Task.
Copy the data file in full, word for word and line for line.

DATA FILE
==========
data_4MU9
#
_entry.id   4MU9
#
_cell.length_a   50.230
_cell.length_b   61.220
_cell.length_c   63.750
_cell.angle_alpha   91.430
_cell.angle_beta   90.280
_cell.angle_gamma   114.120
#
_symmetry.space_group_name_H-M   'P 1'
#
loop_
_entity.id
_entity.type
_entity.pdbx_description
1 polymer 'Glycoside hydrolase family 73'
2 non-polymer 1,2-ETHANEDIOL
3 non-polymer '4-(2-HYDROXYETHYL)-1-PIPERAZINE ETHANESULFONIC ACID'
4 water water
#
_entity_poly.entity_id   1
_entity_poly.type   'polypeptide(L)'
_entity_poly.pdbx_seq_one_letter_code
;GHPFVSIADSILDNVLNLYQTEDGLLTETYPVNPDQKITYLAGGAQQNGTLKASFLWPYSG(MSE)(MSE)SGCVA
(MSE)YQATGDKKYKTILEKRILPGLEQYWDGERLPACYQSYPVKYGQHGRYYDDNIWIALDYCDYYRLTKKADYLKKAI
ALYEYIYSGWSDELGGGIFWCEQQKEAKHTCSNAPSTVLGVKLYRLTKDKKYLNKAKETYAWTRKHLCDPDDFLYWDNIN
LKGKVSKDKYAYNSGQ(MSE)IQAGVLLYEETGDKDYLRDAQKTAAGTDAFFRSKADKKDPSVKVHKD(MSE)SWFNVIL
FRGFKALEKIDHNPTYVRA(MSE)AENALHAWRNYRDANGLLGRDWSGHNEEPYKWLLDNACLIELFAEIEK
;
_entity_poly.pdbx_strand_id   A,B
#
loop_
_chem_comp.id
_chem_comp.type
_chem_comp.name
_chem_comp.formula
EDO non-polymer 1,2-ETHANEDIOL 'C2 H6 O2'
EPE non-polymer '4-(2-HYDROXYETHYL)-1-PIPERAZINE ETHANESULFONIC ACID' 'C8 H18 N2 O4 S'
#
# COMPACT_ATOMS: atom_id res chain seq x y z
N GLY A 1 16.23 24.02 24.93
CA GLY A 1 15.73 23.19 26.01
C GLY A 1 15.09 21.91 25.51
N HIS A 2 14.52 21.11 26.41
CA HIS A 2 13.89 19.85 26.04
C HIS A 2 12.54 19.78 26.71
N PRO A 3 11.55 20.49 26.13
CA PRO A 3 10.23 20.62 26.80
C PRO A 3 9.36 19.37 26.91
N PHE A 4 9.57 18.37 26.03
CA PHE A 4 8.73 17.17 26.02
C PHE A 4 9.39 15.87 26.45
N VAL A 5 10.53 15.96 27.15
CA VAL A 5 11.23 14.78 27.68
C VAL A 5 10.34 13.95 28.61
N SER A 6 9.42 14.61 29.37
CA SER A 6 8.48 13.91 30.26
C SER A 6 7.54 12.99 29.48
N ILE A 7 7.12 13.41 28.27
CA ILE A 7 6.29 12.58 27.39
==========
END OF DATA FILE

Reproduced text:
data_4MU9
#
_entry.id   4MU9
#
_cell.length_a   50.230
_cell.length_b   61.220
_cell.length_c   63.750
_cell.angle_alpha   91.430
_cell.angle_beta   90.280
_cell.angle_gamma   114.120
#
_symmetry.space_group_name_H-M   'P 1'
#
loop_
_entity.id
_entity.type
_entity.pdbx_description
1 polymer 'Glycoside hydrolase family 73'
2 non-polymer 1,2-ETHANEDIOL
3 non-polymer '4-(2-HYDROXYETHYL)-1-PIPERAZINE ETHANESULFONIC ACID'
4 water water
#
_entity_poly.entity_id   1
_entity_poly.type   'polypeptide(L)'
_entity_poly.pdbx_seq_one_letter_code
;GHPFVSIADSILDNVLNLYQTEDGLLTETYPVNPDQKITYLAGGAQQNGTLKASFLWPYSG(MSE)(MSE)SGCVA
(MSE)YQATGDKKYKTILEKRILPGLEQYWDGERLPACYQSYPVKYGQHGRYYDDNIWIALDYCDYYRLTKKADYLKKAI
ALYEYIYSGWSDELGGGIFWCEQQKEAKHTCSNAPSTVLGVKLYRLTKDKKYLNKAKETYAWTRKHLCDPDDFLYWDNIN
LKGKVSKDKYAYNSGQ(MSE)IQAGVLLYEETGDKDYLRDAQKTAAGTDAFFRSKADKKDPSVKVHKD(MSE)SWFNVIL
FRGFKALEKIDHNPTYVRA(MSE)AENALHAWRNYRDANGLLGRDWSGHNEEPYKWLLDNACLIELFAEIEK
;
_entity_poly.pdbx_strand_id   A,B
#
loop_
_chem_comp.id
_chem_comp.type
_chem_comp.name
_chem_comp.formula
EDO non-polymer 1,2-ETHANEDIOL 'C2 H6 O2'
EPE non-polymer '4-(2-HYDROXYETHYL)-1-PIPERAZINE ETHANESULFONIC ACID' 'C8 H18 N2 O4 S'
#
# COMPACT_ATOMS: atom_id res chain seq x y z
N GLY A 1 16.23 24.02 24.93
CA GLY A 1 15.73 23.19 26.01
C GLY A 1 15.09 21.91 25.51
N HIS A 2 14.52 21.11 26.41
CA HIS A 2 13.89 19.85 26.04
C HIS A 2 12.54 19.78 26.71
N PRO A 3 11.55 20.49 26.13
CA PRO A 3 10.23 20.62 26.80
C PRO A 3 9.36 19.37 26.91
N PHE A 4 9.57 18.37 26.03
CA PHE A 4 8.73 17.17 26.02
C PHE A 4 9.39 15.87 26.45
N VAL A 5 10.53 15.96 27.15
CA VAL A 5 11.23 14.78 27.68
C VAL A 5 10.34 13.95 28.61
N SER A 6 9.42 14.61 29.37
CA SER A 6 8.48 13.91 30.26
C SER A 6 7.54 12.99 29.48
N ILE A 7 7.12 13.41 28.27
CA ILE A 7 6.29 12.58 27.39